A totally unregulated OTC market in these securities was born, and soon a hefty OTC swap market sprang up overnight to allow investors to hedge their bets. The only problem was that pricing was more formula driven, since demand was heavy and market forces seemed constrained to work within two standard deviations of the mean, a statistical requirement for the efficacy of the global trading casino. Housing prices, however, were not escalating, since household disposable income had flat lined. Low credit standards had already increased risk parameters well beyond the breaking point.

But banks continued to push the process and their trading departments, ignoring the abundance of red flags that appeared along the way. The profits from selling and trading these securities had become their drug of choice. There was no turning back, since the practice required enormous leverage that would be difficult to impossible to unwind. When the first bank tried to de-leverage, the dam broke wide open. Greed caused a tsunami of sorts, as liquidity disappeared. Sellers found no buyers. Valuations dropped like lead balloons, as did the solvency of many banks. Forced consolidations ensued. Government bailouts kept “too-big-to-fail” institutions from closing their doors.

Have bankers changed their ways?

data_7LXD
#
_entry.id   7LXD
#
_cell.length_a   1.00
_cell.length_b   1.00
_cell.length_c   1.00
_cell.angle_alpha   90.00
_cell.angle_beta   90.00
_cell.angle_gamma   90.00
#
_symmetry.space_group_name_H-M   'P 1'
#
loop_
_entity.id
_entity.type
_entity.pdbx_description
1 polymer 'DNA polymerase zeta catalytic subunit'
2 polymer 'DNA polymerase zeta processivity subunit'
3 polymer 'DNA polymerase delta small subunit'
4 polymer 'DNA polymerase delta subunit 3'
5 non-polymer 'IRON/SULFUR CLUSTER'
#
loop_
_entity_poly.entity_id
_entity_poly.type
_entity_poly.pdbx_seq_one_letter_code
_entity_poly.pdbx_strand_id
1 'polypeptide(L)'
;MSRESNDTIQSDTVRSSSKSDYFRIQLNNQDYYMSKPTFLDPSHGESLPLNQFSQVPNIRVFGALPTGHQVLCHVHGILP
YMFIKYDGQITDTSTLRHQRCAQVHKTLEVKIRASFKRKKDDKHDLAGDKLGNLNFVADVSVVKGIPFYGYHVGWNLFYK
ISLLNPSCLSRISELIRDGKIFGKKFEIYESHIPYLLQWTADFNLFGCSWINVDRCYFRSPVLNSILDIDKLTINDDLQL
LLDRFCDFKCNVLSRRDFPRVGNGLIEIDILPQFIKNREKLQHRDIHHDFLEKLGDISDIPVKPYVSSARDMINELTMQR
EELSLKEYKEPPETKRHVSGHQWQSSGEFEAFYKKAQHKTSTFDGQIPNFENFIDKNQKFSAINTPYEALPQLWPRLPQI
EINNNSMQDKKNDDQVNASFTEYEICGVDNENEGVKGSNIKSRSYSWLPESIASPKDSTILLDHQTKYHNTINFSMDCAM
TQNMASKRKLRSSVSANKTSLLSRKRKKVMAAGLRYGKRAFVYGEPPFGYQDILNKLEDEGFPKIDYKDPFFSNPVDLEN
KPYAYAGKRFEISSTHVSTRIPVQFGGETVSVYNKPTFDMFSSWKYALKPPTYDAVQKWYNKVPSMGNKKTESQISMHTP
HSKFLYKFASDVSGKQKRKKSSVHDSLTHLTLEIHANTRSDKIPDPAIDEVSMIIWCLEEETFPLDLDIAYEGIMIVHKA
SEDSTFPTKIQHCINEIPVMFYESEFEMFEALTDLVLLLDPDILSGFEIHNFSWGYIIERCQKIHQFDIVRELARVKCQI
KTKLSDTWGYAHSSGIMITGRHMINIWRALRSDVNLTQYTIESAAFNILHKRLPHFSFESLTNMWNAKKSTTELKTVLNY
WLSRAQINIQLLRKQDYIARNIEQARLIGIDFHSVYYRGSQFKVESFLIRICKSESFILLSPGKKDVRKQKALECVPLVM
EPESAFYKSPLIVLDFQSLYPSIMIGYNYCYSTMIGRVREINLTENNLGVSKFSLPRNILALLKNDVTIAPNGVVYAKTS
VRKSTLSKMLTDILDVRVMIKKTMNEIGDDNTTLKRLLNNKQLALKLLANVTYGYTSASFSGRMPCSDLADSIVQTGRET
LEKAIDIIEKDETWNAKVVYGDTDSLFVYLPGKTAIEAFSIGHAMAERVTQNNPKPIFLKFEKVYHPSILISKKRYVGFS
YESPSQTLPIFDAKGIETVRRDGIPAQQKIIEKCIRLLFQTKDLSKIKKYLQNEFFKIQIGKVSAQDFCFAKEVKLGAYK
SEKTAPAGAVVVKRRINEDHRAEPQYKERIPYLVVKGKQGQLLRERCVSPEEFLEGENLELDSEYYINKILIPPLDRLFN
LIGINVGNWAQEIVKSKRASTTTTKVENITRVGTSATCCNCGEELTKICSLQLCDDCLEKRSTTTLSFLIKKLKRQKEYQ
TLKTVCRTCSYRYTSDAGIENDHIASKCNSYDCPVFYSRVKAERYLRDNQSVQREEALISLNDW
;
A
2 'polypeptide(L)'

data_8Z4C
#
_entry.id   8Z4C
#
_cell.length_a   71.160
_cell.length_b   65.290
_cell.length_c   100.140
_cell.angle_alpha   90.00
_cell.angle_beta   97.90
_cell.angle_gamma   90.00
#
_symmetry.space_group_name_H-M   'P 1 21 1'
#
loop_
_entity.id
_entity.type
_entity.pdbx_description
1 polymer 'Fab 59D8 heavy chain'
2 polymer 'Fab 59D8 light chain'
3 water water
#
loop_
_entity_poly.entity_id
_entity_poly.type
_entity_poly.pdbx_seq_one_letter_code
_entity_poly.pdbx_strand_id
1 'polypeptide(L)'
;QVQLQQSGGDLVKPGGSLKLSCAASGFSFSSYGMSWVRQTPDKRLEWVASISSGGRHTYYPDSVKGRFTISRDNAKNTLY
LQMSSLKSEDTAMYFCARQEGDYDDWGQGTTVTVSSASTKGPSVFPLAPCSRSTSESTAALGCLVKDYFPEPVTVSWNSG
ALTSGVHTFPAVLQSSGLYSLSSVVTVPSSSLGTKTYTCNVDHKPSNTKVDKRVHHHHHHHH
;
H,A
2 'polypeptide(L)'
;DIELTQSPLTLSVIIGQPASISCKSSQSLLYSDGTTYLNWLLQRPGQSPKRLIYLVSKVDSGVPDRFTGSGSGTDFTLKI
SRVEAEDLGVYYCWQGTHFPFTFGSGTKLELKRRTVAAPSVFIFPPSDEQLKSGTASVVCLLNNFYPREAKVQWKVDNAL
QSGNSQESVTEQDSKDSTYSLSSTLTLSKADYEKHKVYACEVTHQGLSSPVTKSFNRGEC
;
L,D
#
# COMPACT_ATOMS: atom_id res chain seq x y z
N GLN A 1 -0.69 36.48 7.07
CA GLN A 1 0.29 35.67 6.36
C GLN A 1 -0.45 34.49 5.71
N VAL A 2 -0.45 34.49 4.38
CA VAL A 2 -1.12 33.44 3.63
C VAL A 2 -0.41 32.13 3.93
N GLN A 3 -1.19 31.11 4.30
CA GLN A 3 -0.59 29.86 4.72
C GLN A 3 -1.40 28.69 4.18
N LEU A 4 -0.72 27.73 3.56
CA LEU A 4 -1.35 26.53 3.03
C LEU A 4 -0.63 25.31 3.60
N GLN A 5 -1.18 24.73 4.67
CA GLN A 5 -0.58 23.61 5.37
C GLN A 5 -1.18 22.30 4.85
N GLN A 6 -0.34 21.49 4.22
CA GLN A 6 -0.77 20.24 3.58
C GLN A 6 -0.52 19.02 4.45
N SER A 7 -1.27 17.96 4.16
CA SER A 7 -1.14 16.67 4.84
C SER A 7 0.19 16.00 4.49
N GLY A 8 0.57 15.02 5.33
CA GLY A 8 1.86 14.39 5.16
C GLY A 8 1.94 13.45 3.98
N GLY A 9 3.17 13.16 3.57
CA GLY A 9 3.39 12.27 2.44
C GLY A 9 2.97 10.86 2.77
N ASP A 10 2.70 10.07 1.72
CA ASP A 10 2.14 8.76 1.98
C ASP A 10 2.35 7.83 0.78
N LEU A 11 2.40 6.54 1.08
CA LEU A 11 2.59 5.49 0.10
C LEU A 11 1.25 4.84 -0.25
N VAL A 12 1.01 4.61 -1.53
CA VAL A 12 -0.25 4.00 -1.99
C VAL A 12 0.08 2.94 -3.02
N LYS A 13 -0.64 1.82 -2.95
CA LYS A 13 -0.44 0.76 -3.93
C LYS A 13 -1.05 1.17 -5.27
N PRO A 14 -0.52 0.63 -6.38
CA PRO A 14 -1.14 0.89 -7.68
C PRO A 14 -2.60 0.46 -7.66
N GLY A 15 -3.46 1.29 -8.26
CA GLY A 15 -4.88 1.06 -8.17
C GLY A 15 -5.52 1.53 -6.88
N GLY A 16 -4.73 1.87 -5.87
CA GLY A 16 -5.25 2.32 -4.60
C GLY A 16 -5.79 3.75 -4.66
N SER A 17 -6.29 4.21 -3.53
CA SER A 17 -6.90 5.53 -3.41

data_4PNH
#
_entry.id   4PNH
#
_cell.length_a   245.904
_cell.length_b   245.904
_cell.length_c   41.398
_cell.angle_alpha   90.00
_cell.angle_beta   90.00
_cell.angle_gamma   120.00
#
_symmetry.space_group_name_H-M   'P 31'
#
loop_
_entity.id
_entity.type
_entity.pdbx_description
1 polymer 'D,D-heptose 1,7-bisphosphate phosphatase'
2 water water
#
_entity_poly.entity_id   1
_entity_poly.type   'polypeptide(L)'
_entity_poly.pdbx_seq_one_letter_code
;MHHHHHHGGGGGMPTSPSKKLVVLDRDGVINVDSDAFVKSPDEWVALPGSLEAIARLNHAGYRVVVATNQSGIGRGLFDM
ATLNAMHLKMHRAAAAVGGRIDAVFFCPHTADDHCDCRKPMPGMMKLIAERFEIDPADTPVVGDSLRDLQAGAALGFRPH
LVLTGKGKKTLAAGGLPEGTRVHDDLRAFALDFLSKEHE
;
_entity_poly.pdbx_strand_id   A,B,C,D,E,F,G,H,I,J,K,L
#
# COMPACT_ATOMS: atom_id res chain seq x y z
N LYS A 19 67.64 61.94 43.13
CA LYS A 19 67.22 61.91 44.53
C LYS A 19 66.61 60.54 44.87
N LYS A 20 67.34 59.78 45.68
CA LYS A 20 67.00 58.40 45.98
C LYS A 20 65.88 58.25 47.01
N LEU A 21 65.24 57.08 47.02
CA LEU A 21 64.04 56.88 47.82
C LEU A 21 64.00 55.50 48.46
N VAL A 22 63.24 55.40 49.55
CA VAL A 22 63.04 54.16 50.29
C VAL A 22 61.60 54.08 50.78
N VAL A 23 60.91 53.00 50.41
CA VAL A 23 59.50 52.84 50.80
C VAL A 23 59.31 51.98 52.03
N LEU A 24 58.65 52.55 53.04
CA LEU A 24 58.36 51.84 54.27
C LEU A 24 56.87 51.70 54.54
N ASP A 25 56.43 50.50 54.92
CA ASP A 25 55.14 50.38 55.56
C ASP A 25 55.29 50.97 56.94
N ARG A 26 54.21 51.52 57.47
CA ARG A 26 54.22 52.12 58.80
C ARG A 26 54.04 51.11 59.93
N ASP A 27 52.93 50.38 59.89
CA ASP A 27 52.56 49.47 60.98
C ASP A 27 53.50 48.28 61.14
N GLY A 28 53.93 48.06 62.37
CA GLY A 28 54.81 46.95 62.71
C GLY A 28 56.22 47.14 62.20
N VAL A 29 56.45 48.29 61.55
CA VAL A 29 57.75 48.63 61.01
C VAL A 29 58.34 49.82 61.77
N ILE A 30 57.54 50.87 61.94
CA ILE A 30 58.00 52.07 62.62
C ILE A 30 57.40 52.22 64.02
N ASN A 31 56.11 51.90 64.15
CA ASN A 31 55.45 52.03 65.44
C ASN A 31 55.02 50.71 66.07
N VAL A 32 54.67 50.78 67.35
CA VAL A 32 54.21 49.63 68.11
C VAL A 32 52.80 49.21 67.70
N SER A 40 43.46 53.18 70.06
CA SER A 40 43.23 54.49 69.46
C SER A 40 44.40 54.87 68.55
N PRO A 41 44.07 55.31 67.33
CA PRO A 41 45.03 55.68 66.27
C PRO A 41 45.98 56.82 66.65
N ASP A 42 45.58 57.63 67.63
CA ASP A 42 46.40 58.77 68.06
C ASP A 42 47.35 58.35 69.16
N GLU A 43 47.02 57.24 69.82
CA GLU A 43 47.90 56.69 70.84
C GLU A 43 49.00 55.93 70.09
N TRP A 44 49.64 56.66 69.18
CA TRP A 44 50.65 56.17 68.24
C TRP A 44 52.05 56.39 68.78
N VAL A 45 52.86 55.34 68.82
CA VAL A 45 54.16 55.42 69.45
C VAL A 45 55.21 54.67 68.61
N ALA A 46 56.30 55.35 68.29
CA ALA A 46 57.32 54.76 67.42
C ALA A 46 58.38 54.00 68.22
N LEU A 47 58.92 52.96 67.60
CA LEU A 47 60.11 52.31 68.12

Most independent observers think not. Bankers truly believe that they have created a new economy with their global bond trading exploits. They have taken low-cost funds from their respective central banks, money meant for more risk taking with small and medium-sized enterprises, and poured it offshore into emerging markets where returns are higher. The result is a $11 trillion carry-trade overhang that may cause the next financial avalanche, sooner rather than later.

But the antics of bank-sters do not stop there. The press has already told the stories of many rogue traders that have caused billions in losses, but the pressure on trading departments to deliver more profits has resulted in historic attempts to rig several major investment indices, including Libor, Oil, and Forex benchmark fixings. Law enforcement officials are not sitting on their hands this time in the U.S., the U.K., or Germany for that matter. As was reported recently, the more recent and flagrant forex manipulations came about as follows: